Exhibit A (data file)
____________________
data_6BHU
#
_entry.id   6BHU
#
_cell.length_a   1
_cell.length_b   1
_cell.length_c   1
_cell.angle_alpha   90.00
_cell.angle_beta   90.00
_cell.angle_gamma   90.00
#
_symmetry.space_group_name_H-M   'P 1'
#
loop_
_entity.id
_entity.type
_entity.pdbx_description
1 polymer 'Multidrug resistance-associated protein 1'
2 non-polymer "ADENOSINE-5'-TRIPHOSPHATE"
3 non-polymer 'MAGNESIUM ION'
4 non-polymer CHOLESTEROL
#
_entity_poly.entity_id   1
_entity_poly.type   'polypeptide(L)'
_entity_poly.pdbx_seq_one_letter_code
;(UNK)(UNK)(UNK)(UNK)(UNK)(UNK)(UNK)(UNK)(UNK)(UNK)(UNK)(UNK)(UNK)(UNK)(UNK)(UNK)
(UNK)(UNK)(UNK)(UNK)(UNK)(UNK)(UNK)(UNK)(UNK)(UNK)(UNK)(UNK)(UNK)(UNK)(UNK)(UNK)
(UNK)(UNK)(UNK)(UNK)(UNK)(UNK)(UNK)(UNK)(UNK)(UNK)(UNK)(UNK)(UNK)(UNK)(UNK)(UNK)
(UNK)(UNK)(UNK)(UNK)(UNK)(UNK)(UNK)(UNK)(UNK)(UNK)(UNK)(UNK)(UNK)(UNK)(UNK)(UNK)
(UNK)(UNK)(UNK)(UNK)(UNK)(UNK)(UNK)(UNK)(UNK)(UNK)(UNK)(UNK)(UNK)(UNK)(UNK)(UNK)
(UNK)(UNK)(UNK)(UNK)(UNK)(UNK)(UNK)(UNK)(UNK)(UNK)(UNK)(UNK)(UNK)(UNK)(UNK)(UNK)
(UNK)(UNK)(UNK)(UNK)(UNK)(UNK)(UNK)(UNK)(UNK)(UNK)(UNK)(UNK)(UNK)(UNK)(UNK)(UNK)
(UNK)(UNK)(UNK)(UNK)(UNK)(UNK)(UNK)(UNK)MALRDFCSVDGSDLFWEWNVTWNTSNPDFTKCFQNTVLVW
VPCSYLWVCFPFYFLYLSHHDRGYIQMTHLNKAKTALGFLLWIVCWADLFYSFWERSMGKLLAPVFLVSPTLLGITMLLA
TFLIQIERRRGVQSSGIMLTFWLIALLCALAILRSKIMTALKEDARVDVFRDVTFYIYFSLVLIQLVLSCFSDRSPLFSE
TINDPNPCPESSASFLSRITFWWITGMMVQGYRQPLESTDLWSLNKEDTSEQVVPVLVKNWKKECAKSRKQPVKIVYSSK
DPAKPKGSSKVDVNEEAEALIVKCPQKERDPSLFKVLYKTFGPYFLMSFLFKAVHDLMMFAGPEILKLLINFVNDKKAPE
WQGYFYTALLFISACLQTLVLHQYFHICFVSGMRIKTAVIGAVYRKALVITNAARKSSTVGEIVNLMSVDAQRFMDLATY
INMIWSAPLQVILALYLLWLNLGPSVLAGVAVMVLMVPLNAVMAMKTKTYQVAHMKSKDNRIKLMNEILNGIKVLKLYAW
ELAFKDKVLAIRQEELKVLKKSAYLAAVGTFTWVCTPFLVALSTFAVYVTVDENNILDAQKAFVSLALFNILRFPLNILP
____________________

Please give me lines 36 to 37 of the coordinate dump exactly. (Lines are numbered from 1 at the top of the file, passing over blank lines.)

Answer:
TINDPNPCPESSASFLSRITFWWITGMMVQGYRQPLESTDLWSLNKEDTSEQVVPVLVKNWKKECAKSRKQPVKIVYSSK
DPAKPKGSSKVDVNEEAEALIVKCPQKERDPSLFKVLYKTFGPYFLMSFLFKAVHDLMMFAGPEILKLLINFVNDKKAPE